Report: McMaster reportedly gave Trump a snapshot of how a westernized Afghanistan might look

While President Donald Trump unveiled his plan on the US's role in Afghanistan, much of which is still shrouded in secrecy, his senior advisers reportedly employed a novel approach to help persuade him in making his final decision, according to a Washington Post report Monday.

National Security Adviser H.R. McMaster, who still serves as a Lt. Gen. in the US Army, was said to have shown Trump a black-and-white image from 1972 of Afghan women walking through Kabul in miniskirts, The Post reported Monday night.

McMaster ostensibly used the image to convince Trump that Western norms could return to the country, according to Post reporters Philip Rucker and Robert Costa.

RELATED: Trump gives speech on Afghanistan strategy

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Trump addresses nation on Afghanistan
U.S. President Donald Trump announces his strategy for the war in Afghanistan during an address from Fort Myer, Virginia, U.S., August 21, 2017. REUTERS/Joshua Roberts
U.S. President Donald Trump announces his strategy for the war in Afghanistan during an address to the nation from Fort Myer, Virginia, U.S., August 21, 2017.
Senior White House Advisor Ivanka Trump, U.S. first lady Melania Trump and U.S. Vice President Mike Pence wait for U.S. President Donald Trump to announce his strategy for the war in Afghanistan during an address from Fort Myer, Virginia, U.S., August 21, 2017. REUTERS/Joshua Roberts
U.S. President Donald Trump announces his strategy for the war in Afghanistan during an address to the nation from Fort Myer, Virginia, U.S., August 21, 2017. REUTERS/Joshua Roberts
U.S. Vice President Mike Pence greets Chief of Staff of the Army General Mark A. Milley before President Donald Trump announces his strategy for the war in Afghanistan during an address from Fort Myer, Virginia, U.S., August 21, 2017. REUTERS/Joshua Roberts
Military personnel watch as U.S. President Donald Trump announces his strategy for the war in Afghanistan during an address to the nation from Fort Myer, Virginia, U.S., August 21, 2017. REUTERS/Joshua Roberts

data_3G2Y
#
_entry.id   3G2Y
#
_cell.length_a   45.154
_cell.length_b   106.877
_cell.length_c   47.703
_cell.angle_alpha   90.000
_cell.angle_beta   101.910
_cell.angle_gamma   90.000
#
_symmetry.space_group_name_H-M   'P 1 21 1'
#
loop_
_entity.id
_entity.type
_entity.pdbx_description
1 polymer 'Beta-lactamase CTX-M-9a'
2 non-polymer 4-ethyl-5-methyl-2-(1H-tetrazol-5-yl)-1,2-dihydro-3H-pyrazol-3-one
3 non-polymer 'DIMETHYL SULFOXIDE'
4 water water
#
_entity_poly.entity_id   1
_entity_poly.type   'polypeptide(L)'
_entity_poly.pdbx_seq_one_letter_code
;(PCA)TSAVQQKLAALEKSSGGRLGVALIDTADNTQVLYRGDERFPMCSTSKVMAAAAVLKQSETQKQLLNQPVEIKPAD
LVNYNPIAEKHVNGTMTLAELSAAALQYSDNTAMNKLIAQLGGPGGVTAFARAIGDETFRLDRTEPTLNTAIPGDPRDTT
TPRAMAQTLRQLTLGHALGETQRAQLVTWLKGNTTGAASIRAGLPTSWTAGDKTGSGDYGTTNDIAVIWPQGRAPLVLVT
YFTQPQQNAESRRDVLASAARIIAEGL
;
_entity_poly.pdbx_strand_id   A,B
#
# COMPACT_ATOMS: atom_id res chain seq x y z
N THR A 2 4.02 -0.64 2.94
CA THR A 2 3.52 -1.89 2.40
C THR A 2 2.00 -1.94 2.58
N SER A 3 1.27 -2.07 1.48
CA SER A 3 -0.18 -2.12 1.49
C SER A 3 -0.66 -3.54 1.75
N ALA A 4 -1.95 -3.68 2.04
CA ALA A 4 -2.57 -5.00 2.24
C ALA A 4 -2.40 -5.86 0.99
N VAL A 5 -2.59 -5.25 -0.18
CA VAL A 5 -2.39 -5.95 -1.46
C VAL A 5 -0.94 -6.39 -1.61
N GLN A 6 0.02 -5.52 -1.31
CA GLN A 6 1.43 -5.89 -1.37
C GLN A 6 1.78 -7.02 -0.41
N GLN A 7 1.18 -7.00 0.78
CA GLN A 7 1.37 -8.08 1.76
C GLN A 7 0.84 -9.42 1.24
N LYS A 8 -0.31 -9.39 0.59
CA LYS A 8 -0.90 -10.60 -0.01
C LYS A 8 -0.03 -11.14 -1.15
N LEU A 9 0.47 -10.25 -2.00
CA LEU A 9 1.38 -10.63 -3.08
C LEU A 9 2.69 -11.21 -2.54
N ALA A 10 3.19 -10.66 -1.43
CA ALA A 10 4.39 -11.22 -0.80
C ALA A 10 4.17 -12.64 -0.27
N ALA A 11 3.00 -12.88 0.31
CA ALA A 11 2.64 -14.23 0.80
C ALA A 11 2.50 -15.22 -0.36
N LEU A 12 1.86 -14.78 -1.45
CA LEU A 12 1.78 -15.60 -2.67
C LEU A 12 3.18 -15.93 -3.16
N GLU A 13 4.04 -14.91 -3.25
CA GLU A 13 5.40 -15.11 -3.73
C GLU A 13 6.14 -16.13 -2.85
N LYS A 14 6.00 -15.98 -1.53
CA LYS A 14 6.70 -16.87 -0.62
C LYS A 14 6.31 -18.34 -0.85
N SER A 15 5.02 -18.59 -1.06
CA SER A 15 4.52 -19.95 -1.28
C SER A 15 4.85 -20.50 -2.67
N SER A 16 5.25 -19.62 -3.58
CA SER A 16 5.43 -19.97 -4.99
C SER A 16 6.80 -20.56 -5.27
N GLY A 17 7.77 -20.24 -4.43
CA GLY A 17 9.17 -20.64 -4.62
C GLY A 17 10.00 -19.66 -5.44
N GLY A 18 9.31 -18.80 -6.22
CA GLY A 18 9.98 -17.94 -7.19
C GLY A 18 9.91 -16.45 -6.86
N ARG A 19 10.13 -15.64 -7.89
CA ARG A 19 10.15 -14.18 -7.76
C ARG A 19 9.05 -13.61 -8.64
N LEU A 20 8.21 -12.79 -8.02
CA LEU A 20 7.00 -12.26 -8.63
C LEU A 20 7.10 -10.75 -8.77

Military personnel watch as U.S. President Donald Trump (L) announces his strategy for the war in Afghanistan during an address to the nation from Fort Myer, Virginia, U.S., August 21, 2017. REUTERS/Joshua Roberts
Senior adviser to and daughter of the President Ivanka Trump, first lady Melania Trump and Vice President Mike Pence (L-R) listen as U.S. President Donald Trump announces his strategy for the war in Afghanistan during an address to the nation from Fort Myer, Virginia, U.S., August 21, 2017. REUTERS/Joshua Roberts
U.S. President Donald Trump shakes hands with military officers as he departs after announcing his strategy for the war in Afghanistan during an address to the nation from Fort Myer, Virginia, U.S., August 21, 2017. REUTERS/Joshua Roberts
U.S. President Donald Trump announces his strategy for the war in Afghanistan during an address from Fort Myer, Virginia, U.S., August 21, 2017. REUTERS/Joshua Roberts
U.S. President Donald Trump announces his strategy for the war in Afghanistan during an address to the nation from Fort Myer, Virginia, U.S., August 21, 2017. REUTERS/Joshua Roberts
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Despite that image, Trump's Monday night speech on his Afghan war strategy emphasized that the US would not be "nation-building again," and instead would be "killing terrorists."

Trump had reportedly been weighing several options for the US's longest war, including the possibility of employing military contractors. Although McMaster initially advocated for sending tens of thousands of troops to Afghanistan, in addition to the 8,400 who are already deployed there, former chief strategist Steve Bannon was said to have opposed the idea.

Trump, who has talked frequently about his reverence for military generals, eventually opted for a modest troop increase, which is rumored to be around 4,000 service members.

"My original instinct was to pull out, and, historically, I like following my instincts," Trump said. "But all of my life I heard that decisions are much different when you sit behind the desk in the Oval Office."

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SEE ALSO: TRUMP: My instinct was to pull out of Afghanistan — here's why I changed my mind

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